One of the bigger trends in this generation is sharing. It's easy to share video and screenshots from our favorite games. People post screenshots to Facebook and Twitter right from their Xbox One or PlayStation 4. Streaming to Twitch or YouTube is simple.
With the PlayStation 4 Pro here and the Xbox Scorpio on the horizon, we're starting to see a movement towards 4K resolution. The problem is sharing that shiny 4K is somewhat difficult: many streaming services don't support it, 4K video eats up bandwidth, and the screenshots are huge. There's no consumer-level game recorder that handles 4K, and even the PlayStation 4 Pro's internal video recorder tops out at 1080p. Basically, we have the car, but no roads to drive it on.
Today, YouTube has announced support for 4K livestreaming, up to 60 fps. The video service has been on par with the technology curve on this one. 4K video support was added a few years ago, with high dynamic range (HDR) color support added earlier this month. The first major 4K video stream will be The Game Awards tomorrow at 9pm EST/6pm PST on YouTube.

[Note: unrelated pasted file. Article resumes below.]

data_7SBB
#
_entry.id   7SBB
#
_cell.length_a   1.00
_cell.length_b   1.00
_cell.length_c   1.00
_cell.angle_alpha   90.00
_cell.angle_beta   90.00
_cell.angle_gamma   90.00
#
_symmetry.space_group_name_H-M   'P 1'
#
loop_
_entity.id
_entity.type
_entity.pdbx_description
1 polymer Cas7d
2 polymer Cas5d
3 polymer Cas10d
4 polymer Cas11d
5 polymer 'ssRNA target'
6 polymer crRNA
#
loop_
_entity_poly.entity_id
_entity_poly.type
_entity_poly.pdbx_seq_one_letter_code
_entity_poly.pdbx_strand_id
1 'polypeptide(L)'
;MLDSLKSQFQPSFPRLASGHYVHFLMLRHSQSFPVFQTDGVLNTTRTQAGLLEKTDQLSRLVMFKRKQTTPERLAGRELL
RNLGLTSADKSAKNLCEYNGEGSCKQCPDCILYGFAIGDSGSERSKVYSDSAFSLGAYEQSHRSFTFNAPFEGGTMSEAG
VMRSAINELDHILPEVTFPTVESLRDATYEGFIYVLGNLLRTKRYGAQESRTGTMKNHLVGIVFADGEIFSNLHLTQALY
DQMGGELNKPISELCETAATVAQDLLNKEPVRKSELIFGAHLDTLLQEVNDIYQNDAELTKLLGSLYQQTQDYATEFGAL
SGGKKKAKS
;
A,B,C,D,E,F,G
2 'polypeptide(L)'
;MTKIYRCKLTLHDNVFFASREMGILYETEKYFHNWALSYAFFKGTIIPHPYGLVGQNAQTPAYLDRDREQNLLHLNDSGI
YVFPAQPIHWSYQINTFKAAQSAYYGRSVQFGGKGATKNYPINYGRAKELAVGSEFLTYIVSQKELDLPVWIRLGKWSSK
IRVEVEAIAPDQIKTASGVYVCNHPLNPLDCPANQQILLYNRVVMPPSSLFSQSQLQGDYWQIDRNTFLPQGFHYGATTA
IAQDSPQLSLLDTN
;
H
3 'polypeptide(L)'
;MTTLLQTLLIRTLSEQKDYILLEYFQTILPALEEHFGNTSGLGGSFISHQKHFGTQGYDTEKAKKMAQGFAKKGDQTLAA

"Today, we're proud to say that we're taking 4K video one step further with the launch of 4K live streaming for both 360-degree videos and standard videos," wrote Youtube senior product manager Kurt Wilms. "Supporting this new format will let creators and partners stream incredibly high-resolution video, and let viewers enjoy the clearest picture possible when watching a live stream on 4K-supported devices. The image quality is just mind-blowing on screens that support it, and in 360 degrees... the clarity can truly transport you."
4K video streaming will require a hefty bitrate for streaming purposes. 4K at 30 fps requires a bitrate range of 13,000 - 34,000 Kbps, while 60 fps needs 20,000 - 51,000 Kbps. YouTube also notes that there's no low latency optimizations available, with all streams "optimized for less viewer buffering." Twitch maximizes its streams at a bandwidth of 3.5 Mbps, and 4K streams will likely be double that. That means it's unlikely that the average person will be streaming in 4K, but it's a start.